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How Many Terms of the A.P. 9, 17, 25, . . . Must Be Taken So that Their Sum is 636? - Mathematics

How many terms of the A.P. 9, 17, 25, . . . must be taken so that their sum is 636?

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Solution

In the given problem, we have the sum of the certain number of terms of an A.P. and we need to find the number of terms.

A.P. 9, 17, 25

So here, let us find the number of terms whose sum is 636. For that, we will use the formula,

`S_n = n/2 [2a + (n -1)d]`

Where; a = first term for the given A.P.

d = common difference of the given A.P.

= number of terms

The first term (a) = 9

The sum of n terms (Sn) = 636

Common difference of the A.P. (d) = `a_2 - a_1`

= 17 - 9

= 8

So, on substituting the values in the formula for the sum of n terms of an A.P., we get,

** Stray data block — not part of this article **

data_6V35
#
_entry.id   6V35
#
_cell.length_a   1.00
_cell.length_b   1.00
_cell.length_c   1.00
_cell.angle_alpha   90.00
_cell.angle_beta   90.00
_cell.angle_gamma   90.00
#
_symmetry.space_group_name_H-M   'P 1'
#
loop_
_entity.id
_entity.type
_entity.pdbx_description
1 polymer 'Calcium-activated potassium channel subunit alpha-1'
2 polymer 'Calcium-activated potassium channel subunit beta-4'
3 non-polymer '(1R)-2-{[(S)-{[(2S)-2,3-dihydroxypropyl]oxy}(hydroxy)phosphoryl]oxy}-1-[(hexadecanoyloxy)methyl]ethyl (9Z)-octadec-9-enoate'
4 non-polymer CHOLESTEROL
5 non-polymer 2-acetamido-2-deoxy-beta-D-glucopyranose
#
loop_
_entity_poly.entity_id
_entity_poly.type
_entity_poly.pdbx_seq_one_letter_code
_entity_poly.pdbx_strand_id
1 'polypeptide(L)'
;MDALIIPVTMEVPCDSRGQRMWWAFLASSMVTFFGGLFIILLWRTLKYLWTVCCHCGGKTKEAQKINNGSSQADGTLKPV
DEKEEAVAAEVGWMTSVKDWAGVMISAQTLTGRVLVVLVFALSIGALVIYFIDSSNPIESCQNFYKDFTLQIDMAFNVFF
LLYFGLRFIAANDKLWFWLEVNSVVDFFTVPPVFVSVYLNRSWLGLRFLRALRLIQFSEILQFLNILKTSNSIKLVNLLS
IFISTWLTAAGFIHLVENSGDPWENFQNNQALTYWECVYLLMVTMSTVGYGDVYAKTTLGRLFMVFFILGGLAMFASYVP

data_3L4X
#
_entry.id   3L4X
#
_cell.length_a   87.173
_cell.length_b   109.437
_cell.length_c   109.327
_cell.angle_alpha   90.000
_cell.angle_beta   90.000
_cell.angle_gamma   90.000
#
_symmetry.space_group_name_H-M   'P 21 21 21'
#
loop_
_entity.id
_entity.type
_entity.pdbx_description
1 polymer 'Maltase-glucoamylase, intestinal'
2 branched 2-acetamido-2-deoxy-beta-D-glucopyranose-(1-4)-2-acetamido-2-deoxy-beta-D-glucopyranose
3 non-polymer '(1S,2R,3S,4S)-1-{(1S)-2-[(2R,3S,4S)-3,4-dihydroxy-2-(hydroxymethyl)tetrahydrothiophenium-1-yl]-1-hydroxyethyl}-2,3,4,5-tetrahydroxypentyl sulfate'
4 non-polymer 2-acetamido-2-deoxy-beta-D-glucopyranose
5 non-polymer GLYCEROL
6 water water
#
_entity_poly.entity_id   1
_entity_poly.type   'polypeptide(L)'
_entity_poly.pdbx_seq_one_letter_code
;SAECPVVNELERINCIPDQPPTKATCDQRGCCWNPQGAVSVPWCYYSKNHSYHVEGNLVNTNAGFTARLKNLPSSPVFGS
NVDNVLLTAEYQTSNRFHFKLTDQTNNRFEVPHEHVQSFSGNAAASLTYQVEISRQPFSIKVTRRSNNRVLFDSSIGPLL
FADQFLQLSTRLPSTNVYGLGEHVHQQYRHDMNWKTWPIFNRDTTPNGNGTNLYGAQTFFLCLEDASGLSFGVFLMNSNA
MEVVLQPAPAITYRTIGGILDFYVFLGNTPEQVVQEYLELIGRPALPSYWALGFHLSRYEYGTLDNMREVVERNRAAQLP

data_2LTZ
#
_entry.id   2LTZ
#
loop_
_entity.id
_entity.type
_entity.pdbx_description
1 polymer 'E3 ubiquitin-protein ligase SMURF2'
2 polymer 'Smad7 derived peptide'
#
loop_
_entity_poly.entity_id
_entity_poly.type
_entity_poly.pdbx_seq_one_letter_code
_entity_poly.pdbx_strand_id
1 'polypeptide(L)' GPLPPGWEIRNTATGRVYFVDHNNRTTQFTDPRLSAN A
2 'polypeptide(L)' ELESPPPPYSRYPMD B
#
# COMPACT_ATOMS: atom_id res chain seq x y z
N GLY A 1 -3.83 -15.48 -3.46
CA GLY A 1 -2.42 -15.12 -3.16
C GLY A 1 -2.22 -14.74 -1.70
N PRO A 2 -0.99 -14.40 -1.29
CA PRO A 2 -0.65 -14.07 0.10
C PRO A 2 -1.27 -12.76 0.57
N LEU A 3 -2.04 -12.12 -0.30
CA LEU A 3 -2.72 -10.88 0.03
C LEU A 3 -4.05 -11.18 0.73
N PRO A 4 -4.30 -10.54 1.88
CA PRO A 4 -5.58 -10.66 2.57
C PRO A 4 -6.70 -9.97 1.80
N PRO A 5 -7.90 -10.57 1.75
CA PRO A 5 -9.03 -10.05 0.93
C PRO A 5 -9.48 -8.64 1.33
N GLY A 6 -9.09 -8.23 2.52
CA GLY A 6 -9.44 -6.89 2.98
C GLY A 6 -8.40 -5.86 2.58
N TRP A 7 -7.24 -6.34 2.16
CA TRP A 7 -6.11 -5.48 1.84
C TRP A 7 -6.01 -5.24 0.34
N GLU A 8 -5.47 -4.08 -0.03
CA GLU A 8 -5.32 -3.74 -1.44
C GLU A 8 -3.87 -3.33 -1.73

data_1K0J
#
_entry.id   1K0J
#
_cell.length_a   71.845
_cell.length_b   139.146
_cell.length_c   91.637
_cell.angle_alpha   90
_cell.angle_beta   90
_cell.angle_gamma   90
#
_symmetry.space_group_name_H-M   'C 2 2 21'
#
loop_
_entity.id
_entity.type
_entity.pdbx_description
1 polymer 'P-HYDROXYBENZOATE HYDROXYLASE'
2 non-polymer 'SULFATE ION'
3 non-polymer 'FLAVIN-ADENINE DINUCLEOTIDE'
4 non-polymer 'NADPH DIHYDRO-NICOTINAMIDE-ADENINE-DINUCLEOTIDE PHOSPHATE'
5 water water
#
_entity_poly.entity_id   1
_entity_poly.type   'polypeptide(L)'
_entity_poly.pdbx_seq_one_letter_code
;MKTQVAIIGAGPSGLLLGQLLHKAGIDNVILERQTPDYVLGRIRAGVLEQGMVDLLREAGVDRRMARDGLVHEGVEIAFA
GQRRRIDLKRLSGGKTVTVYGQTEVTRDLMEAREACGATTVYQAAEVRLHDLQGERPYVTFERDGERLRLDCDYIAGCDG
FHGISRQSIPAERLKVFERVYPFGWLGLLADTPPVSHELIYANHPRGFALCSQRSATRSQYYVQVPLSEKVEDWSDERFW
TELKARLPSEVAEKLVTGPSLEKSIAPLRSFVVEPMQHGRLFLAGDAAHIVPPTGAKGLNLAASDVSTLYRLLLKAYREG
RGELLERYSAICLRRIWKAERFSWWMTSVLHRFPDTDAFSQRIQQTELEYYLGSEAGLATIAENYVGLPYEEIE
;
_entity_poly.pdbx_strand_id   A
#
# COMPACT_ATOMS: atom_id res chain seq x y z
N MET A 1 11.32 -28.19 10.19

`636 = n/2 [2(9) + (n - 1)(8)]`

`636 = (n/2)[18 + (8n - 8)]`

`636 = (n/2)(10 + 8n)`

`636(2) = 10n + 8n^2`

So, we get the following quadratic equation,

`8n^2 + 10n - 1272 = 0`

4n^2 + 5n - 636 = = 0

On solving by splitting the middle term, we get,

`4n^2 - 48n + 53n - 636 = 0`

4n(n - 12) - 53(n - 12) = 0

(4n - 53)(n - 12) = 0

Further,

4n - 53 = 0

`n = 53/4`

or

n - 12 = 0

n = 12

Since, the number of terms cannot be a fraction, the number of terms (n) is 12

  Is there an error in this question or solution?
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APPEARS IN

RD Sharma Class 10 Maths
Chapter 5 Arithmetic Progression
Exercise 5.6 | Q 10.3 | Page 51
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